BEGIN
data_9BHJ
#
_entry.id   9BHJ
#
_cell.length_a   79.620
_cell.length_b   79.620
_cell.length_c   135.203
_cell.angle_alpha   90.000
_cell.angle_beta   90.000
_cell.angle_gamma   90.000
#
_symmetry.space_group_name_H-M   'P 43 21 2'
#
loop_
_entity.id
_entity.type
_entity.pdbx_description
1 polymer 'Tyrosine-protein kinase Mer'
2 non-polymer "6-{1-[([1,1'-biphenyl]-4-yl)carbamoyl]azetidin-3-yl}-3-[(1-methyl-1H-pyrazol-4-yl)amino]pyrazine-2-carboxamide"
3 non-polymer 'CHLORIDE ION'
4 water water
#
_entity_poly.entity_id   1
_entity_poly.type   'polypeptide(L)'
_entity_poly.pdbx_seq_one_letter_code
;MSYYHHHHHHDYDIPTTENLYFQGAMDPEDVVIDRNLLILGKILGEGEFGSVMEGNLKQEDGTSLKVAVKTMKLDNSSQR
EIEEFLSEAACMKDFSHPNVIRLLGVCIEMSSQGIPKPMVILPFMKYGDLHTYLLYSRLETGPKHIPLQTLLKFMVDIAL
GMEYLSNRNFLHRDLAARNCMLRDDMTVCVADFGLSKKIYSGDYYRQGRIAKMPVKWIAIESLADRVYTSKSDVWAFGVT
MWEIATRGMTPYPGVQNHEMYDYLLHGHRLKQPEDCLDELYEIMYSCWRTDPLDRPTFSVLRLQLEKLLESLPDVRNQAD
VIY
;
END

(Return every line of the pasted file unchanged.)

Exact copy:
data_9BHJ
#
_entry.id   9BHJ
#
_cell.length_a   79.620
_cell.length_b   79.620
_cell.length_c   135.203
_cell.angle_alpha   90.000
_cell.angle_beta   90.000
_cell.angle_gamma   90.000
#
_symmetry.space_group_name_H-M   'P 43 21 2'
#
loop_
_entity.id
_entity.type
_entity.pdbx_description
1 polymer 'Tyrosine-protein kinase Mer'
2 non-polymer "6-{1-[([1,1'-biphenyl]-4-yl)carbamoyl]azetidin-3-yl}-3-[(1-methyl-1H-pyrazol-4-yl)amino]pyrazine-2-carboxamide"
3 non-polymer 'CHLORIDE ION'
4 water water
#
_entity_poly.entity_id   1
_entity_poly.type   'polypeptide(L)'
_entity_poly.pdbx_seq_one_letter_code
;MSYYHHHHHHDYDIPTTENLYFQGAMDPEDVVIDRNLLILGKILGEGEFGSVMEGNLKQEDGTSLKVAVKTMKLDNSSQR
EIEEFLSEAACMKDFSHPNVIRLLGVCIEMSSQGIPKPMVILPFMKYGDLHTYLLYSRLETGPKHIPLQTLLKFMVDIAL
GMEYLSNRNFLHRDLAARNCMLRDDMTVCVADFGLSKKIYSGDYYRQGRIAKMPVKWIAIESLADRVYTSKSDVWAFGVT
MWEIATRGMTPYPGVQNHEMYDYLLHGHRLKQPEDCLDELYEIMYSCWRTDPLDRPTFSVLRLQLEKLLESLPDVRNQAD
VIY
;